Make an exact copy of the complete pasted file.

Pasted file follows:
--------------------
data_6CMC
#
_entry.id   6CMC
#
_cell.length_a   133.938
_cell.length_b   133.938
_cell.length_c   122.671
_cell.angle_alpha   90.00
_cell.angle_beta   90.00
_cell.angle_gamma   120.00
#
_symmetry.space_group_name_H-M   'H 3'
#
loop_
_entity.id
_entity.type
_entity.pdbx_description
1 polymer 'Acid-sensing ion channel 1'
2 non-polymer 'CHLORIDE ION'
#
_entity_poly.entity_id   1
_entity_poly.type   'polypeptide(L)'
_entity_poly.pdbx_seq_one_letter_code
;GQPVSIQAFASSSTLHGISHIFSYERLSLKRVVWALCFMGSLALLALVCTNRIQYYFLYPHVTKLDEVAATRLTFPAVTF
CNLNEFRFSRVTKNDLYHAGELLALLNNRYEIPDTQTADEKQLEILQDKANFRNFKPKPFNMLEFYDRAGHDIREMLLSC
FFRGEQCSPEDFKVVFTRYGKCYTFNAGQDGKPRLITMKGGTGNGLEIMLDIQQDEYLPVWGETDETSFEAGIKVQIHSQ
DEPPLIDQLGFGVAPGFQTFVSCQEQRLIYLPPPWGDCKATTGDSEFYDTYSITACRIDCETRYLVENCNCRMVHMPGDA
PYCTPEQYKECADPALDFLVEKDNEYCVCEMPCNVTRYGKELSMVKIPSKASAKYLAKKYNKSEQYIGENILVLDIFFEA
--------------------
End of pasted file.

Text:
data_6CMC
#
_entry.id   6CMC
#
_cell.length_a   133.938
_cell.length_b   133.938
_cell.length_c   122.671
_cell.angle_alpha   90.00
_cell.angle_beta   90.00
_cell.angle_gamma   120.00
#
_symmetry.space_group_name_H-M   'H 3'
#
loop_
_entity.id
_entity.type
_entity.pdbx_description
1 polymer 'Acid-sensing ion channel 1'
2 non-polymer 'CHLORIDE ION'
#
_entity_poly.entity_id   1
_entity_poly.type   'polypeptide(L)'
_entity_poly.pdbx_seq_one_letter_code
;GQPVSIQAFASSSTLHGISHIFSYERLSLKRVVWALCFMGSLALLALVCTNRIQYYFLYPHVTKLDEVAATRLTFPAVTF
CNLNEFRFSRVTKNDLYHAGELLALLNNRYEIPDTQTADEKQLEILQDKANFRNFKPKPFNMLEFYDRAGHDIREMLLSC
FFRGEQCSPEDFKVVFTRYGKCYTFNAGQDGKPRLITMKGGTGNGLEIMLDIQQDEYLPVWGETDETSFEAGIKVQIHSQ
DEPPLIDQLGFGVAPGFQTFVSCQEQRLIYLPPPWGDCKATTGDSEFYDTYSITACRIDCETRYLVENCNCRMVHMPGDA
PYCTPEQYKECADPALDFLVEKDNEYCVCEMPCNVTRYGKELSMVKIPSKASAKYLAKKYNKSEQYIGENILVLDIFFEA